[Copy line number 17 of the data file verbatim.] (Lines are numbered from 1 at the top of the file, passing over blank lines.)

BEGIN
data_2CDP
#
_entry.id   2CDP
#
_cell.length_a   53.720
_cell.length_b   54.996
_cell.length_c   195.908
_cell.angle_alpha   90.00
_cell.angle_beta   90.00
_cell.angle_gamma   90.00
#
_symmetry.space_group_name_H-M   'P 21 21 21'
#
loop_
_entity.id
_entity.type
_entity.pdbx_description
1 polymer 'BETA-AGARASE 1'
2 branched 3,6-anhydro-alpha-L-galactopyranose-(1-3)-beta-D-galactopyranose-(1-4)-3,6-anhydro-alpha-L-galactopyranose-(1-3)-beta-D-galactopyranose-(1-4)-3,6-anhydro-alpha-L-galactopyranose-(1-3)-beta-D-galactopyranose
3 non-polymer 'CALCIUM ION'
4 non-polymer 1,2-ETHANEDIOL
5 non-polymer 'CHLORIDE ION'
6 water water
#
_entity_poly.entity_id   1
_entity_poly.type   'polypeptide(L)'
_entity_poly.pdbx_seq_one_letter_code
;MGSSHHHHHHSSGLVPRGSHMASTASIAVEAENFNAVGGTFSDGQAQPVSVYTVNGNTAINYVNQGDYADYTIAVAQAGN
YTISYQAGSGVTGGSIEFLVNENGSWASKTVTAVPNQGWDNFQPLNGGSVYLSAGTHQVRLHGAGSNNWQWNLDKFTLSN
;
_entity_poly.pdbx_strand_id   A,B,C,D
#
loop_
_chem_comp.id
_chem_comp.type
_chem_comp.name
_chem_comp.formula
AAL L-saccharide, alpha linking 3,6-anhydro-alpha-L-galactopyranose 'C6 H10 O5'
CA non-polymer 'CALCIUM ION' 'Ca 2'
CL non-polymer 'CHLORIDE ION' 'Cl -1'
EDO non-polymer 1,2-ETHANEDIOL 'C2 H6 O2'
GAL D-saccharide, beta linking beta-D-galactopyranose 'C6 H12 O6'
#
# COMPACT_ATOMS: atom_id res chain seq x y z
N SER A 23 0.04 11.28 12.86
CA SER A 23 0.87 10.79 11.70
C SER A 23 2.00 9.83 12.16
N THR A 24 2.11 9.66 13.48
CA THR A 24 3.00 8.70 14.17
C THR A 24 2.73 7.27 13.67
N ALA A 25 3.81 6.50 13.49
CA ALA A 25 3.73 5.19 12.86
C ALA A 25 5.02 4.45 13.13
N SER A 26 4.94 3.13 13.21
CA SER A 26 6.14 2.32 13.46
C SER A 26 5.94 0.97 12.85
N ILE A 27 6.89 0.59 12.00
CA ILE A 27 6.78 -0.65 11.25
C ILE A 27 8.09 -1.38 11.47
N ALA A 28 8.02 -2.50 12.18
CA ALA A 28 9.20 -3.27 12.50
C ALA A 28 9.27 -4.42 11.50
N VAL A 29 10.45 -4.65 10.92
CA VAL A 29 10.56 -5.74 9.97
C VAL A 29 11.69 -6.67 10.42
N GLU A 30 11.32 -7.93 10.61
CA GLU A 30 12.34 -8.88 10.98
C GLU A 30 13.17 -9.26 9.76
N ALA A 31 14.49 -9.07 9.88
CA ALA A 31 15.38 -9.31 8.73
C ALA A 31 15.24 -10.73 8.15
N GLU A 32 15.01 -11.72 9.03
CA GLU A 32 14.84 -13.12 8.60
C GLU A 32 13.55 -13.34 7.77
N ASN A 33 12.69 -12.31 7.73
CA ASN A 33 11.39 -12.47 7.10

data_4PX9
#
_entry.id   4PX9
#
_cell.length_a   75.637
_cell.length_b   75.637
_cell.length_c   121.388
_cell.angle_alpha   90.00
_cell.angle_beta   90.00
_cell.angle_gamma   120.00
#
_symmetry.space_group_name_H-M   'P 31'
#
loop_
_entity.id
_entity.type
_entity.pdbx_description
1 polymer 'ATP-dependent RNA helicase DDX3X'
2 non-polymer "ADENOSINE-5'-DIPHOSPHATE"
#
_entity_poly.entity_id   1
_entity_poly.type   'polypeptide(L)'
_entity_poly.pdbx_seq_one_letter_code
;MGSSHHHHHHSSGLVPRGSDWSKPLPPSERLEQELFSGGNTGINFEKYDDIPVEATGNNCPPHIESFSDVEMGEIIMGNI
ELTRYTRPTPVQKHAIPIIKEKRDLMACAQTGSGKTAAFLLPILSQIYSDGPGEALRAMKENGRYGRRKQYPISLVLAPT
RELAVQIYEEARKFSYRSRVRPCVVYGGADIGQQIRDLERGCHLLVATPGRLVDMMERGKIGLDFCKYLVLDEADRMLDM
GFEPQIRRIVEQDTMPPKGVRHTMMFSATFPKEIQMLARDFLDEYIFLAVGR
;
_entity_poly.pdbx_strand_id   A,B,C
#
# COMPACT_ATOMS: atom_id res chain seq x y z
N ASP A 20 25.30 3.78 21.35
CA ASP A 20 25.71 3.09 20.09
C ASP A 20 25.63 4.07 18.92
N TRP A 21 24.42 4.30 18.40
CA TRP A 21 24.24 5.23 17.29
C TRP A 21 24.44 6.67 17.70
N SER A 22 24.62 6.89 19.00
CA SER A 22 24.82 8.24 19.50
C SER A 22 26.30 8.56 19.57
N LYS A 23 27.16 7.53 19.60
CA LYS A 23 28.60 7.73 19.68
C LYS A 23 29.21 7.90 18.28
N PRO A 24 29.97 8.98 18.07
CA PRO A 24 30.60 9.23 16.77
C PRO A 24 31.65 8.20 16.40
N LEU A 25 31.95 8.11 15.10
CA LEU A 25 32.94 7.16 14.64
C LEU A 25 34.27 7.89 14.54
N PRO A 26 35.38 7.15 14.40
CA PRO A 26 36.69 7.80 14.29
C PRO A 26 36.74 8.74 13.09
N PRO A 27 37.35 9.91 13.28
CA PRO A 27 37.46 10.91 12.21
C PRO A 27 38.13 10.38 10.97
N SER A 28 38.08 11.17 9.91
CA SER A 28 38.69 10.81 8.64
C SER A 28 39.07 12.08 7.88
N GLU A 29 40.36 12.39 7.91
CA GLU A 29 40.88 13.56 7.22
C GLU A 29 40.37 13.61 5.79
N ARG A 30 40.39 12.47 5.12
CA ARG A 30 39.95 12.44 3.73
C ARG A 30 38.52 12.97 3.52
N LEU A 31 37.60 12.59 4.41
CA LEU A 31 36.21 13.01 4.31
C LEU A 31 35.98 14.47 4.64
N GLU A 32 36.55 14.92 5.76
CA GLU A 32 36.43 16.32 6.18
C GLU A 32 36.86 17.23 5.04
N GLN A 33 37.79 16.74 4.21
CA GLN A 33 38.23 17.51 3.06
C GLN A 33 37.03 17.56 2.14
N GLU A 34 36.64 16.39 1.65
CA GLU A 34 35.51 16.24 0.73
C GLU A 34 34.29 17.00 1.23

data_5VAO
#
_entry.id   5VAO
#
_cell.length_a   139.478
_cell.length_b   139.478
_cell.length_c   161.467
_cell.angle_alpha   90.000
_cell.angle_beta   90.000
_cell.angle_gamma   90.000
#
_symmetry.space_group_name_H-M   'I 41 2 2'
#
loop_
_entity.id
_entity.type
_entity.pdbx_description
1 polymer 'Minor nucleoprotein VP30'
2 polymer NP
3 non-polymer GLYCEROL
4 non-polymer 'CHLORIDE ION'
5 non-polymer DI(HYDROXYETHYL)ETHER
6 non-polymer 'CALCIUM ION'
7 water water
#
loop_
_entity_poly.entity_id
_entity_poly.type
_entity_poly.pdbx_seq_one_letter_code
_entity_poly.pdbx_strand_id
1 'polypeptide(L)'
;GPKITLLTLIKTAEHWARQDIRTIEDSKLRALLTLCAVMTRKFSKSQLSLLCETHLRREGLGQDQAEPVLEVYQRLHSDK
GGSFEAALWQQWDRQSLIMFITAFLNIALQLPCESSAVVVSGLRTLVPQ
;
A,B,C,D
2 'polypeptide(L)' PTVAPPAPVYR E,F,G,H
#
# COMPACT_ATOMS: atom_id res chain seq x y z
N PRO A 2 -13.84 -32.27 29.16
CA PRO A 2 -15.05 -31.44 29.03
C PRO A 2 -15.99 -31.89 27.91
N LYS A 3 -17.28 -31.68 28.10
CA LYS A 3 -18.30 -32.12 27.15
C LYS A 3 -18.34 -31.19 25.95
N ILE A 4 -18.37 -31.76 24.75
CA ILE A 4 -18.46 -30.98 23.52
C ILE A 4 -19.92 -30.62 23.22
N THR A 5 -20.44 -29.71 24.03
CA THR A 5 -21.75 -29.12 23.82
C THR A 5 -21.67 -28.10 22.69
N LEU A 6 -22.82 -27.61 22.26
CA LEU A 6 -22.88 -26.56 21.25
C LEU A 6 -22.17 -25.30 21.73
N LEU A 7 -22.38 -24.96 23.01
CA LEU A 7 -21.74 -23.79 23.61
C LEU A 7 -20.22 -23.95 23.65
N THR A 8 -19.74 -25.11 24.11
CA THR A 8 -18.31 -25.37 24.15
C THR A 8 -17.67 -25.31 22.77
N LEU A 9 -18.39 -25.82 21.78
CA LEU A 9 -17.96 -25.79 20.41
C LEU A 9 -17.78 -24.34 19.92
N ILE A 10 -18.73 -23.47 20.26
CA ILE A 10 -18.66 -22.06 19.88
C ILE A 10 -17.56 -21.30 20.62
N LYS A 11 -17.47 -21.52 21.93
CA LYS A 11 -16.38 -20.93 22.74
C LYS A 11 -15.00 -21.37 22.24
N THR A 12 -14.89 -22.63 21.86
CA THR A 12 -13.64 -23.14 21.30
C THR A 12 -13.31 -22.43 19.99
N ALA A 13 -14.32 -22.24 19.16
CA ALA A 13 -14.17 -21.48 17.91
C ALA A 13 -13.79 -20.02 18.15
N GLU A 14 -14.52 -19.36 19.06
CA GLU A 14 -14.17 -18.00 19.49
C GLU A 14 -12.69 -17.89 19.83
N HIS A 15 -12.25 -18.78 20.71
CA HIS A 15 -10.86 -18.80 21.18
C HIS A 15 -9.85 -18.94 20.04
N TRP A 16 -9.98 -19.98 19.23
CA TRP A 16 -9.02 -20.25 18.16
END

_entity.pdbx_description